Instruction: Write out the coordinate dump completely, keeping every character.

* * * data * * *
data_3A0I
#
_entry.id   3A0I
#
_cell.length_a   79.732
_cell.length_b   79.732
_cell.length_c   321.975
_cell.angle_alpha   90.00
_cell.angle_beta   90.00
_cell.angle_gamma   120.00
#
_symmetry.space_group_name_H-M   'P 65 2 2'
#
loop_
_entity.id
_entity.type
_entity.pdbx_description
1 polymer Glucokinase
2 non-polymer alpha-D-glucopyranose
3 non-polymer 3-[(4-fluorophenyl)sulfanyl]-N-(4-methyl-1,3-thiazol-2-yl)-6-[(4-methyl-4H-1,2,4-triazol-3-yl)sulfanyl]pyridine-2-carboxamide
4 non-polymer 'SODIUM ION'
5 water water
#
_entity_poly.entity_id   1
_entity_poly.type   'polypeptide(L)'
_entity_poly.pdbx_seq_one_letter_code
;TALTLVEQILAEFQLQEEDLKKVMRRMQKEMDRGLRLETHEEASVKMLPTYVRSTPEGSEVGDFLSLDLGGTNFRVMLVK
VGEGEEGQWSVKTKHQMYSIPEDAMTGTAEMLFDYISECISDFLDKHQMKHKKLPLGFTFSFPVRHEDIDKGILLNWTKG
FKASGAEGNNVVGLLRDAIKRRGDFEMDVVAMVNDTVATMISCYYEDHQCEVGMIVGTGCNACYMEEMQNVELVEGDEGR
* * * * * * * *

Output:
data_3A0I
#
_entry.id   3A0I
#
_cell.length_a   79.732
_cell.length_b   79.732
_cell.length_c   321.975
_cell.angle_alpha   90.00
_cell.angle_beta   90.00
_cell.angle_gamma   120.00
#
_symmetry.space_group_name_H-M   'P 65 2 2'
#
loop_
_entity.id
_entity.type
_entity.pdbx_description
1 polymer Glucokinase
2 non-polymer alpha-D-glucopyranose
3 non-polymer 3-[(4-fluorophenyl)sulfanyl]-N-(4-methyl-1,3-thiazol-2-yl)-6-[(4-methyl-4H-1,2,4-triazol-3-yl)sulfanyl]pyridine-2-carboxamide
4 non-polymer 'SODIUM ION'
5 water water
#
_entity_poly.entity_id   1
_entity_poly.type   'polypeptide(L)'
_entity_poly.pdbx_seq_one_letter_code
;TALTLVEQILAEFQLQEEDLKKVMRRMQKEMDRGLRLETHEEASVKMLPTYVRSTPEGSEVGDFLSLDLGGTNFRVMLVK
VGEGEEGQWSVKTKHQMYSIPEDAMTGTAEMLFDYISECISDFLDKHQMKHKKLPLGFTFSFPVRHEDIDKGILLNWTKG
FKASGAEGNNVVGLLRDAIKRRGDFEMDVVAMVNDTVATMISCYYEDHQCEVGMIVGTGCNACYMEEMQNVELVEGDEGR